Merrill Lynch and Citigroup, which together have written down $46 billion in mortgage-related securities by restating their value on company books, are also targets of shareholder proposals.
The AFL-CIO has filed proposals at both, asking that any employment agreements with executives be limited to three years. The proposals also seek the exclusion of "evergreen" clauses that provide for automatic renewal of employment agreements without shareholder approval, bans on accelerated vesting of stock options and on "excise tax gross-ups" under which companies essentially pay for executives' taxes on certain pay. The AFL-CIO said its proposals came partly in response to the multimillion-dollar pay packages awarded to the chief executives of the two companies, who both left late last year.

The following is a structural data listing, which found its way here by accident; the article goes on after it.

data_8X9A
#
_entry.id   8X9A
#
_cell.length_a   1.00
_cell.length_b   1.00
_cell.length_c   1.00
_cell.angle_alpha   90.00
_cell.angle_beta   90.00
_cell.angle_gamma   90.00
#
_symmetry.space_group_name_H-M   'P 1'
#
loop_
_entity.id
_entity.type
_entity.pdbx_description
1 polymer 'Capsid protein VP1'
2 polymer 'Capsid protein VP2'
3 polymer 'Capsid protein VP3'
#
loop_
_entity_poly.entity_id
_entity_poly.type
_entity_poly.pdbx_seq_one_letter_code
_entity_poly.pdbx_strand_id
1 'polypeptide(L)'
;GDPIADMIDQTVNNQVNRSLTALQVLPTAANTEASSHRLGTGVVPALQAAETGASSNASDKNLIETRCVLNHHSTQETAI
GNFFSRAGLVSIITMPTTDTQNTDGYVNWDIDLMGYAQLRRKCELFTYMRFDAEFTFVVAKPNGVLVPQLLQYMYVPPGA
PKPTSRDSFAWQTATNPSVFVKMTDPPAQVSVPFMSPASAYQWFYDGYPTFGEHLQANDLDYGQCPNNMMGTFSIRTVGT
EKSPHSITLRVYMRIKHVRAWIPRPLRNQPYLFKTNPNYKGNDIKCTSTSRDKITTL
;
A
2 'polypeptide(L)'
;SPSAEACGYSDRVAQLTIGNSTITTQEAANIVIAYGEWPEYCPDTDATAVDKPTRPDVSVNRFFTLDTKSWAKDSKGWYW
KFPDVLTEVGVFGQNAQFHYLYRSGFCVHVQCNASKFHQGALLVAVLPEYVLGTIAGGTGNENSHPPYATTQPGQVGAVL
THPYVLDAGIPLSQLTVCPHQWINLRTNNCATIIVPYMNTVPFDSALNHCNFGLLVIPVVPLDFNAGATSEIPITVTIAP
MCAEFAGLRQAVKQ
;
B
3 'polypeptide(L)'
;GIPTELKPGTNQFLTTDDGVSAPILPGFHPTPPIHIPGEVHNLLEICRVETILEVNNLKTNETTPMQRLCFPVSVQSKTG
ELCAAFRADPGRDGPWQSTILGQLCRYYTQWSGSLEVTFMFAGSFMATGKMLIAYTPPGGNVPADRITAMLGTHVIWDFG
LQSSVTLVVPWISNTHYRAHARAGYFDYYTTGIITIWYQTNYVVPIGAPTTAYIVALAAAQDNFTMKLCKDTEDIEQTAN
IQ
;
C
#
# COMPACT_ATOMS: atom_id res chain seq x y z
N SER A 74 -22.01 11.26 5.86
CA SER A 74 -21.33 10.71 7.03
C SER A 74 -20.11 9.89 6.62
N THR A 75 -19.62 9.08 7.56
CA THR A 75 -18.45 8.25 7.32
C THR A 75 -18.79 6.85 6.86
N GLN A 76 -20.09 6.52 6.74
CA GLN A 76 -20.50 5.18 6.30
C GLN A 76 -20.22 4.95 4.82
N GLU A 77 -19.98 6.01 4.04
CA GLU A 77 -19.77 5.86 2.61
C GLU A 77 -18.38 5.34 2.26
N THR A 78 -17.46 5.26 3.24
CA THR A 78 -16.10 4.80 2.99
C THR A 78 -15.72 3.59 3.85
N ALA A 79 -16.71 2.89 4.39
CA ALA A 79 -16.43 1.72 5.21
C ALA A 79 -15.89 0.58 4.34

Merrill declined to comment on the proposal. A Citigroup spokeswoman said concerns raised in the proposal are addressed in its senior executive compensation guidelines and current practices. Merrill also faced a proposal that sought expanded disclosure of succession plans but got SEC approval to keep the measure from coming to a vote.
Merrill and Citigroup, along with four other firms, have also been the focus of CtW Investment, which is calling for directors on committees responsible for risk oversight to describe what they did to protect shareholders from mortgage-related losses.
"These are institutions that are at the epicenter of the meltdown. Their shareholders have taken huge losses, and they helped destabilize the market," said Michael Garland, director of value strategies at CtW Investment, which works with pension funds on corporate governance. "We want to be comfortable that the board is comprised of directors who are protecting the interest of shareholders an acting independently of management."
Citigroup said its directors on the audit committee acted responsibly and that there is "no basis for an election challenge." Merrill also said its board acted appropriately.